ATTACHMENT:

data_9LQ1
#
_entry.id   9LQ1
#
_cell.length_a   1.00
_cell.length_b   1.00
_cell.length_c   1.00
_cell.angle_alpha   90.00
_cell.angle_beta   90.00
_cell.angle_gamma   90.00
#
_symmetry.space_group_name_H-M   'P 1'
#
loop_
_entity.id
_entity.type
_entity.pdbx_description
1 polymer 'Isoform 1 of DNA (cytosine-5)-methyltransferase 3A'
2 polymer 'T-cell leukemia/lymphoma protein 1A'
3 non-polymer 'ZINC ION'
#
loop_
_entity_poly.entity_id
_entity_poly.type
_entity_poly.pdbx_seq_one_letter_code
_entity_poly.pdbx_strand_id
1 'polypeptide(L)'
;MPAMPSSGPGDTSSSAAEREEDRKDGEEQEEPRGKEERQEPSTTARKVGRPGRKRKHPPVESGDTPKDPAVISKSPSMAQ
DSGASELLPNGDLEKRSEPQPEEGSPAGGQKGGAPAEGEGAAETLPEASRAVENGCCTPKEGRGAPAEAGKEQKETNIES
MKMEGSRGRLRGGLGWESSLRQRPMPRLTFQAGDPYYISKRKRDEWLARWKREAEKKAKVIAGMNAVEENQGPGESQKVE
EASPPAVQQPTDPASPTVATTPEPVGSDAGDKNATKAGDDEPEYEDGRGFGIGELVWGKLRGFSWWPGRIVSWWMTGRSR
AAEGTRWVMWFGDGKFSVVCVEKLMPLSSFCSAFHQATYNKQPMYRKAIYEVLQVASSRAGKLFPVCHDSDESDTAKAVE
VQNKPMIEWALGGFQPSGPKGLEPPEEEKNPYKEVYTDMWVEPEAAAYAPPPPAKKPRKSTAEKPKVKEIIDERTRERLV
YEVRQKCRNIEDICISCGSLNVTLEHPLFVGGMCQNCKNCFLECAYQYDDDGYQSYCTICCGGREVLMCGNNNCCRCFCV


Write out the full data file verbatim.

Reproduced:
data_9LQ1
#
_entry.id   9LQ1
#
_cell.length_a   1.00
_cell.length_b   1.00
_cell.length_c   1.00
_cell.angle_alpha   90.00
_cell.angle_beta   90.00
_cell.angle_gamma   90.00
#
_symmetry.space_group_name_H-M   'P 1'
#
loop_
_entity.id
_entity.type
_entity.pdbx_description
1 polymer 'Isoform 1 of DNA (cytosine-5)-methyltransferase 3A'
2 polymer 'T-cell leukemia/lymphoma protein 1A'
3 non-polymer 'ZINC ION'
#
loop_
_entity_poly.entity_id
_entity_poly.type
_entity_poly.pdbx_seq_one_letter_code
_entity_poly.pdbx_strand_id
1 'polypeptide(L)'
;MPAMPSSGPGDTSSSAAEREEDRKDGEEQEEPRGKEERQEPSTTARKVGRPGRKRKHPPVESGDTPKDPAVISKSPSMAQ
DSGASELLPNGDLEKRSEPQPEEGSPAGGQKGGAPAEGEGAAETLPEASRAVENGCCTPKEGRGAPAEAGKEQKETNIES
MKMEGSRGRLRGGLGWESSLRQRPMPRLTFQAGDPYYISKRKRDEWLARWKREAEKKAKVIAGMNAVEENQGPGESQKVE
EASPPAVQQPTDPASPTVATTPEPVGSDAGDKNATKAGDDEPEYEDGRGFGIGELVWGKLRGFSWWPGRIVSWWMTGRSR
AAEGTRWVMWFGDGKFSVVCVEKLMPLSSFCSAFHQATYNKQPMYRKAIYEVLQVASSRAGKLFPVCHDSDESDTAKAVE
VQNKPMIEWALGGFQPSGPKGLEPPEEEKNPYKEVYTDMWVEPEAAAYAPPPPAKKPRKSTAEKPKVKEIIDERTRERLV
YEVRQKCRNIEDICISCGSLNVTLEHPLFVGGMCQNCKNCFLECAYQYDDDGYQSYCTICCGGREVLMCGNNNCCRCFCV